Say the words Vera Bradley Outlet Sale and even those who don’t get it – get it.
The annual Fort Wayne event that borders on obsession among its followers has averaged more than 62,000 visitors over the past five years, is responsible for up to $6 million in economic impact each year and is easily Memorial Coliseum’s biggest annual event.
So when the shopping extravaganza – that began as a tent sale in 1983 – kicks off Tuesday, cash registers will ring until it wraps up Sunday.
But wait a minute. Isn’t this the day and age of online shopping? For crying out loud, $186 billion was spent on e-commerce transactions last year. And wouldn’t women rather shop using a smartphone or tablet?
The short answer is not when those colorful handbags are involved.
It’s the thrill of the hunt, said Jim Dion, founder and president of Dionco Inc., a Chicago retail consulting and training firm. Shopping is still a very social event, and there’s nothing like grabbing a bunch of girlfriends and going shopping. The Internet can’t generate that kind of adrenaline.
Especially, when it comes to a sale where merchandise is marked down 40 percent to 60 percent.
Vera Bradley has 65 retail stores, 11 outlet locations and has an expansion plan to add 14 to 20 stores a year. Last year, annual sales were $461 million. But despite the company’s retail store growth, shoppers are still drawn to the outlet sale after 30 years.
Dion said while the Vera Bradley brand is gaining recognition, its hometown outlet sale has a lure its stores don’t possess.
There are some who people feel that the stuff at the outlets aren’t the real thing, he said. When they have an outlet sale where they feel the goods are directly from the company – and for cheap – they can’t pass that up.
Those kinds of savings are what drew Lisa Dormire into the world of Vera Bradley. She is vice president for development at the Redstone Presbyterian SeniorCare facility near Pittsburgh. While visiting New York, an associate suggested Dormire look into making her next employee field trip to Fort Wayne.
I knew about Vera Bradley but wasn’t a huge fan, she said. It wasn’t until I started planning to come to Fort Wayne that I realized what a following Vera Bradley has.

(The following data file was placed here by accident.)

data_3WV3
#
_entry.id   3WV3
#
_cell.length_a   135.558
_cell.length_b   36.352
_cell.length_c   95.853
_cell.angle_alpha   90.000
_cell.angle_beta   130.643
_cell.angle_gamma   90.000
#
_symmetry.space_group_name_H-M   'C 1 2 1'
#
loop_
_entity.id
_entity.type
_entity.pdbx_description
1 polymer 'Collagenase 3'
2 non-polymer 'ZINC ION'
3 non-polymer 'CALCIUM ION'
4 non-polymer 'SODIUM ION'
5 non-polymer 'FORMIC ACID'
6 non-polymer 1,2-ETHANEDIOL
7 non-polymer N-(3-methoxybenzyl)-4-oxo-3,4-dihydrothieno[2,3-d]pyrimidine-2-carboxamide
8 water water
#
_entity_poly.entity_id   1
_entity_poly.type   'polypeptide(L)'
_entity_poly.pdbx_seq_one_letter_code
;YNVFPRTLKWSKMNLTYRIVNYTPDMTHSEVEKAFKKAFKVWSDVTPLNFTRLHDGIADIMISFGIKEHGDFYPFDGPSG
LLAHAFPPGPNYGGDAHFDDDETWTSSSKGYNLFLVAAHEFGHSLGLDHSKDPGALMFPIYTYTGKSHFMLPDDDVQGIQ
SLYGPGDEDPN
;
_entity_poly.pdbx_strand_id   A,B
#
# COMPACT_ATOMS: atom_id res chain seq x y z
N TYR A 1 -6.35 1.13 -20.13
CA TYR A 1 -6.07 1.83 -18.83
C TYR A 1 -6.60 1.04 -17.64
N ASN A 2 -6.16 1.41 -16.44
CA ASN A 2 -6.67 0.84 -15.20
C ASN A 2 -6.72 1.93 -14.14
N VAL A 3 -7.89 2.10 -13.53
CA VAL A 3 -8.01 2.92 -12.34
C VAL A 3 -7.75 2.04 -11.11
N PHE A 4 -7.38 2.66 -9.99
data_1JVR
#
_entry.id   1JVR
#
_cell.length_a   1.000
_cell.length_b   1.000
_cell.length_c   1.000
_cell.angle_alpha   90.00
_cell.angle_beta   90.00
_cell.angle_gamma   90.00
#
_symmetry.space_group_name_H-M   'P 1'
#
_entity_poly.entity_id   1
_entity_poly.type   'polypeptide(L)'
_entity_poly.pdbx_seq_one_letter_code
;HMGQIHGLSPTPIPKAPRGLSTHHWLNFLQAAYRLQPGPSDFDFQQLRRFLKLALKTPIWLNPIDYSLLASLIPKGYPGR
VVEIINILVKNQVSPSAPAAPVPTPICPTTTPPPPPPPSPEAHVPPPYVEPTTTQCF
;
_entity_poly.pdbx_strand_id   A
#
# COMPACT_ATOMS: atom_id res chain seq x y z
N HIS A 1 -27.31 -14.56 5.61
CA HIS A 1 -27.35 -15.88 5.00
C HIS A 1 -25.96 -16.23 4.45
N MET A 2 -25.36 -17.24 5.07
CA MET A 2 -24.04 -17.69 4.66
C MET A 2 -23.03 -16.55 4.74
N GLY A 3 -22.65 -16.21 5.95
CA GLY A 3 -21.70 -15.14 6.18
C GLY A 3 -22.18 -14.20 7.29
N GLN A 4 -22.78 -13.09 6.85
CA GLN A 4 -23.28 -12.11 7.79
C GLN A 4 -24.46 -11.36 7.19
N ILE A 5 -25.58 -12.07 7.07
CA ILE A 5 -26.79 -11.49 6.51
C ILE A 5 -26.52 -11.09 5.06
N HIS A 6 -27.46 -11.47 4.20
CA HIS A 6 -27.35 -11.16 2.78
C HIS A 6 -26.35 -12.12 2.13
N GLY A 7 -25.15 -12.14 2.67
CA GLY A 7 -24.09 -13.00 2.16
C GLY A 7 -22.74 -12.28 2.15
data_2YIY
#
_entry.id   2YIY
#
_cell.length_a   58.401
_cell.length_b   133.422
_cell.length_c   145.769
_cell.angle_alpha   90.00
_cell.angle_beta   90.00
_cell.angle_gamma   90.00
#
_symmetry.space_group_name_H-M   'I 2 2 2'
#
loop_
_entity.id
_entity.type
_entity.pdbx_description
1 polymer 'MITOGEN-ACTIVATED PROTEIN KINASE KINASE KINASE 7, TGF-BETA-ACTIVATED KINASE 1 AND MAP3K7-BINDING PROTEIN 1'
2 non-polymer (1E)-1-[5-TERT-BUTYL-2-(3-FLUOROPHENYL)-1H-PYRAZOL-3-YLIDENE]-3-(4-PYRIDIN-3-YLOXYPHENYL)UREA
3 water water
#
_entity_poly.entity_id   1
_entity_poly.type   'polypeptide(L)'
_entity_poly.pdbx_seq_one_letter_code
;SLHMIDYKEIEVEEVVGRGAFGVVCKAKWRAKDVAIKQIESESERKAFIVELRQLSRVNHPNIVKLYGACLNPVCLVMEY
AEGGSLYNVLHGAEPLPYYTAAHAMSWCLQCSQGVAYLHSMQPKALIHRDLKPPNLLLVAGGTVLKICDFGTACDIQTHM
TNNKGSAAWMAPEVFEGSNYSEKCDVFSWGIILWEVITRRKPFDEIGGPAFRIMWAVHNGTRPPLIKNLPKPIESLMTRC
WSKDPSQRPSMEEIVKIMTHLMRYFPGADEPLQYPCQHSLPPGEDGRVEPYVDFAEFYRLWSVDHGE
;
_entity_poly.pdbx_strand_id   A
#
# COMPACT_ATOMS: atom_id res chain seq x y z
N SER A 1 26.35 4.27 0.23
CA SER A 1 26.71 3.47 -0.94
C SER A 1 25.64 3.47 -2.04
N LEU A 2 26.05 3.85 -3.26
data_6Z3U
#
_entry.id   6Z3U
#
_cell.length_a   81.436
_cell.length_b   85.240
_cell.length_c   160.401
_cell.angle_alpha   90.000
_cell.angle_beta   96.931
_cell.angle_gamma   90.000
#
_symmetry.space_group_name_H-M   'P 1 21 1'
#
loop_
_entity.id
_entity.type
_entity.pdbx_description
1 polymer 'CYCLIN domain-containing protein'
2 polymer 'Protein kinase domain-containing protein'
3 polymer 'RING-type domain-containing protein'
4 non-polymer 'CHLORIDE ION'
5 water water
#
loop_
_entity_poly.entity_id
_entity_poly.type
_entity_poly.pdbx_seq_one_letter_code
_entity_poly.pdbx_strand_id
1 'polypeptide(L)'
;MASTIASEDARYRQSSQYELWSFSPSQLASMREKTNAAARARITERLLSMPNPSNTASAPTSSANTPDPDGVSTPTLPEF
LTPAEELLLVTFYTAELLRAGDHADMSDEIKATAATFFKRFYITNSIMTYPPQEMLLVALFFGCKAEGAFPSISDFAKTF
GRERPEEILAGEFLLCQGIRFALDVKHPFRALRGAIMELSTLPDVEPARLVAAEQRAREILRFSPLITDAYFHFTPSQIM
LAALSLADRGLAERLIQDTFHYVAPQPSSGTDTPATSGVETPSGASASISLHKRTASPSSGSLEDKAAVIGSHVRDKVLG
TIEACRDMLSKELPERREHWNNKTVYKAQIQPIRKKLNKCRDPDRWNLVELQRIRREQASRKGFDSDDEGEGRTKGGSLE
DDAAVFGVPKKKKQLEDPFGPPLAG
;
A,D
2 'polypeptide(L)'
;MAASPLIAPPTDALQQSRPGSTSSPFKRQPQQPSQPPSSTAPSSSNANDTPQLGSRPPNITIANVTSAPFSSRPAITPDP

Seats on the chartered bus filled up quickly, and now Dormire plans on making her way to Memorial Coliseum a second consecutive year this weekend.
We have about 40 employees and friends who will make the trip, she said. It’s $250 a person for a two-night stay, plus hotel accommodations and meals. We end up making about $20 a head off of it, and we put the money into a fund we have for needy seniors.
Alisha Gill is a 22-year-old Fort Wayne single mom who has yet to fall under Vera Bradley’s spell.
I kind of look at it as something for older women, like something my grandmother would like, Gill said. Right now, I’m too busy buying toys for my kids to be buying purses. Don’t get me wrong, though, some of them are really nice.
And that is the consensus of a lot of women, said Randy Brown, executive vice president and general manager at Memorial Coliseum. Besides offering discounted handbags, luggage, backpacks and other products, Vera Bradley is adept at knowing its customer base, Brown said, adding he doubts the sale’s popularity will fade anytime soon.
Admission each of the first three days is $5 and strictly controlled.
The retailer sells 4,000 tickets for each 2 1/2 -hour session. Admission is free on Friday and Saturday, but all shoppers must complete a registration either online or at the sale to be allowed to buy merchandise.
The company also imposes a $3,500 spending limit to help control inventory – and to prevent individuals from reselling the product.
They know what they’re doing, Brown said. What Vera Bradley does also is a testament that they know how to keep it fresh.
Melissa Schenkel, company spokeswoman, said the outlet sale’s popularity hinges on the fact that there are some really great deals.
And that is why the outlet sale likely isn’t going to fade anytime soon, Dion said.
Not when people know they can get bargains, the consultant said.
Dormire, the shopper from Pittsburgh, has come to a similar conclusion.
It’s like big game hunting, she said. It’s hard to go back to the retail stores once you’ve shopped there.